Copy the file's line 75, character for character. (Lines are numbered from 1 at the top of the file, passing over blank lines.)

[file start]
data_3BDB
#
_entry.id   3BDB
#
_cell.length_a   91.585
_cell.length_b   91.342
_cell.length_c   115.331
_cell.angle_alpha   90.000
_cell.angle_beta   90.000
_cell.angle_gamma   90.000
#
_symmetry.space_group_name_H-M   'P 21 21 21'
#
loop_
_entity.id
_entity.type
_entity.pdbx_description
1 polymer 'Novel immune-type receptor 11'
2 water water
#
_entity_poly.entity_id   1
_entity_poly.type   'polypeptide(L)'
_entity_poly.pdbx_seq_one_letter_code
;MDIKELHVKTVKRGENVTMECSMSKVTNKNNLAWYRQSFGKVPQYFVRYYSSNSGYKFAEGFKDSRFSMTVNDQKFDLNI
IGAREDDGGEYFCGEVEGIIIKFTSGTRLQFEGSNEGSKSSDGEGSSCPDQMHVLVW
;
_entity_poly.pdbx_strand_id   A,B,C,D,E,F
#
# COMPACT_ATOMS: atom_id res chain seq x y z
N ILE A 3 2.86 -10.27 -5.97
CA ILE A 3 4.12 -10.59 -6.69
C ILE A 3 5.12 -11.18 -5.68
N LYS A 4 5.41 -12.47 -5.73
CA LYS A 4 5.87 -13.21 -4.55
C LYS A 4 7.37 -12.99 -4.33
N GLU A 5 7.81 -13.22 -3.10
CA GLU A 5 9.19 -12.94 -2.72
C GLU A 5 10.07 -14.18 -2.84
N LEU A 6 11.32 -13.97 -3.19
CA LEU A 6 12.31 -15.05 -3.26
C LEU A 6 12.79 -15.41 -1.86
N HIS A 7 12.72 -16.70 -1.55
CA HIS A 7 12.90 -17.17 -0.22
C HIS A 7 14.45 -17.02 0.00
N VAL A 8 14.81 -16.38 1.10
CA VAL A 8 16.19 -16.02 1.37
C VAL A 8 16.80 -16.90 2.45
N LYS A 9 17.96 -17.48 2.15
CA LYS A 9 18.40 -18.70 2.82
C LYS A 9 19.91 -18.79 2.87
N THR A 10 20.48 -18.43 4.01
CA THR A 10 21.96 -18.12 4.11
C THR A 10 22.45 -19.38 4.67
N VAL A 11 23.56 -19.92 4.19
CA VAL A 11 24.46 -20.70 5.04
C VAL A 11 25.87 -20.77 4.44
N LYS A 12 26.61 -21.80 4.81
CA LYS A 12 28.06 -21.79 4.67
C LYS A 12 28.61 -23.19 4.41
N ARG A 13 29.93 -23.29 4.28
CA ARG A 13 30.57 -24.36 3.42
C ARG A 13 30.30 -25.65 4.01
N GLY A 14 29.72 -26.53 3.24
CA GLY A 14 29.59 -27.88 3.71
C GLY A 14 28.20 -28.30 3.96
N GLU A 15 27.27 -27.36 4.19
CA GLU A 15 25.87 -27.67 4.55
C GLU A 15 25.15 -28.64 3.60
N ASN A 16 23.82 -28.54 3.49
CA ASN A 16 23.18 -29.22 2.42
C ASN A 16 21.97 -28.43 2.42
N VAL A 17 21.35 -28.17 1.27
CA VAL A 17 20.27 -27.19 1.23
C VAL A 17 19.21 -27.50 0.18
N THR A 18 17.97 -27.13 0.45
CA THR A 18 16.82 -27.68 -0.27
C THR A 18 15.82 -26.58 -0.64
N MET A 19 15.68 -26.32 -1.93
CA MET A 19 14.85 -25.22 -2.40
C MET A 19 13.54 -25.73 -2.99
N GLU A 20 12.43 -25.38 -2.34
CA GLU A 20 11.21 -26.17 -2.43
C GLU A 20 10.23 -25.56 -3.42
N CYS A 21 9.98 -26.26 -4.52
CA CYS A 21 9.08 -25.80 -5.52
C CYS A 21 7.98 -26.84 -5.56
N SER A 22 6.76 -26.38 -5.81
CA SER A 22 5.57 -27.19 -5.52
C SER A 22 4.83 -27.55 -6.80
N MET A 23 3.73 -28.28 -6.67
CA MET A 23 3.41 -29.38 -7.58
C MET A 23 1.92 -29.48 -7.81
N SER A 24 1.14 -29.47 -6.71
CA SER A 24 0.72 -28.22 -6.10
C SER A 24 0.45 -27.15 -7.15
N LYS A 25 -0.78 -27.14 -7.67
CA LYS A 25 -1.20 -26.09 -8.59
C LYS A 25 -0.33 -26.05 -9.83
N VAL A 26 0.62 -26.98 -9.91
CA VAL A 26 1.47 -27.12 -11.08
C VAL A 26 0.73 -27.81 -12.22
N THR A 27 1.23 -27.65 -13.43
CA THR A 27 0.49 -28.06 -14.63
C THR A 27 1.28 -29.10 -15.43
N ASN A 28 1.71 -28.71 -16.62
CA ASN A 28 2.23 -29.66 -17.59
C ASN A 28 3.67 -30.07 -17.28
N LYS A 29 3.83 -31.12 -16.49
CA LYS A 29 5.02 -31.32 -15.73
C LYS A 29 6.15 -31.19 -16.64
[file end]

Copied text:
N THR A 18 17.97 -27.13 0.45